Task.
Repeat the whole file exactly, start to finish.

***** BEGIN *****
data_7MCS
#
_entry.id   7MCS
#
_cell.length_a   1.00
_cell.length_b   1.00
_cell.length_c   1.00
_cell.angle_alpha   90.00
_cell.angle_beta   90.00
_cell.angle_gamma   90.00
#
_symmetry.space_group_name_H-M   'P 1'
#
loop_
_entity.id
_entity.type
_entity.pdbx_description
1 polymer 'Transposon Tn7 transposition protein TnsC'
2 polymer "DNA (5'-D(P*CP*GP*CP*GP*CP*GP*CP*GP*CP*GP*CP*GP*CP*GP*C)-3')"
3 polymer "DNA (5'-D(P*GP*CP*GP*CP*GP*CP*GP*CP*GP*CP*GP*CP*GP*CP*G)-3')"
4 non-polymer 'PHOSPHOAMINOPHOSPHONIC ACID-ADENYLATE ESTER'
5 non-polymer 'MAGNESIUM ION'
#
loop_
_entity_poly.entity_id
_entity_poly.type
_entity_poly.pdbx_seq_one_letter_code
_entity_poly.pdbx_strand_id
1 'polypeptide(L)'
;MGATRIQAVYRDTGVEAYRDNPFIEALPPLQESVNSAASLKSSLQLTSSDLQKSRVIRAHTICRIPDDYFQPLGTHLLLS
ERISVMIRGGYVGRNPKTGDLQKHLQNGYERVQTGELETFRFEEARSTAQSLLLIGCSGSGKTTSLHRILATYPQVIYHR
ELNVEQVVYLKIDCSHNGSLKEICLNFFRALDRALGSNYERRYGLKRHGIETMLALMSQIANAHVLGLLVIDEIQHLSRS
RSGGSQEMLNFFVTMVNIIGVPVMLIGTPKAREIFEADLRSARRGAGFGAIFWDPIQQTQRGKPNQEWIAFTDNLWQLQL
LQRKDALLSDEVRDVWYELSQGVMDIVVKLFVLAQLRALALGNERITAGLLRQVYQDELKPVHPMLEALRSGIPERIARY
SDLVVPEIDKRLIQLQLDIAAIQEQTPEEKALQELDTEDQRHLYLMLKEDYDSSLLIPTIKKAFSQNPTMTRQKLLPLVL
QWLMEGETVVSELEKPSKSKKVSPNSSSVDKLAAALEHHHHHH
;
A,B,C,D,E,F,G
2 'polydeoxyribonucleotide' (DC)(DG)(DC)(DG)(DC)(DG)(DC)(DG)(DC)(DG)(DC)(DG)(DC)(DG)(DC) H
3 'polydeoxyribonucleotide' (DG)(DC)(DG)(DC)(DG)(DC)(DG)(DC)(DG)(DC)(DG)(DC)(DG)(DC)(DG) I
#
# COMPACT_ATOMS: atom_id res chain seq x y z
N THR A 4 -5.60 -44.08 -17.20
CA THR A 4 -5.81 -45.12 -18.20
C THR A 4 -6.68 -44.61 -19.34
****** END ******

data_7MCS
#
_entry.id   7MCS
#
_cell.length_a   1.00
_cell.length_b   1.00
_cell.length_c   1.00
_cell.angle_alpha   90.00
_cell.angle_beta   90.00
_cell.angle_gamma   90.00
#
_symmetry.space_group_name_H-M   'P 1'
#
loop_
_entity.id
_entity.type
_entity.pdbx_description
1 polymer 'Transposon Tn7 transposition protein TnsC'
2 polymer "DNA (5'-D(P*CP*GP*CP*GP*CP*GP*CP*GP*CP*GP*CP*GP*CP*GP*C)-3')"
3 polymer "DNA (5'-D(P*GP*CP*GP*CP*GP*CP*GP*CP*GP*CP*GP*CP*GP*CP*G)-3')"
4 non-polymer 'PHOSPHOAMINOPHOSPHONIC ACID-ADENYLATE ESTER'
5 non-polymer 'MAGNESIUM ION'
#
loop_
_entity_poly.entity_id
_entity_poly.type
_entity_poly.pdbx_seq_one_letter_code
_entity_poly.pdbx_strand_id
1 'polypeptide(L)'
;MGATRIQAVYRDTGVEAYRDNPFIEALPPLQESVNSAASLKSSLQLTSSDLQKSRVIRAHTICRIPDDYFQPLGTHLLLS
ERISVMIRGGYVGRNPKTGDLQKHLQNGYERVQTGELETFRFEEARSTAQSLLLIGCSGSGKTTSLHRILATYPQVIYHR
ELNVEQVVYLKIDCSHNGSLKEICLNFFRALDRALGSNYERRYGLKRHGIETMLALMSQIANAHVLGLLVIDEIQHLSRS
RSGGSQEMLNFFVTMVNIIGVPVMLIGTPKAREIFEADLRSARRGAGFGAIFWDPIQQTQRGKPNQEWIAFTDNLWQLQL
LQRKDALLSDEVRDVWYELSQGVMDIVVKLFVLAQLRALALGNERITAGLLRQVYQDELKPVHPMLEALRSGIPERIARY
SDLVVPEIDKRLIQLQLDIAAIQEQTPEEKALQELDTEDQRHLYLMLKEDYDSSLLIPTIKKAFSQNPTMTRQKLLPLVL
QWLMEGETVVSELEKPSKSKKVSPNSSSVDKLAAALEHHHHHH
;
A,B,C,D,E,F,G
2 'polydeoxyribonucleotide' (DC)(DG)(DC)(DG)(DC)(DG)(DC)(DG)(DC)(DG)(DC)(DG)(DC)(DG)(DC) H
3 'polydeoxyribonucleotide' (DG)(DC)(DG)(DC)(DG)(DC)(DG)(DC)(DG)(DC)(DG)(DC)(DG)(DC)(DG) I
#
# COMPACT_ATOMS: atom_id res chain seq x y z
N THR A 4 -5.60 -44.08 -17.20
CA THR A 4 -5.81 -45.12 -18.20
C THR A 4 -6.68 -44.61 -19.34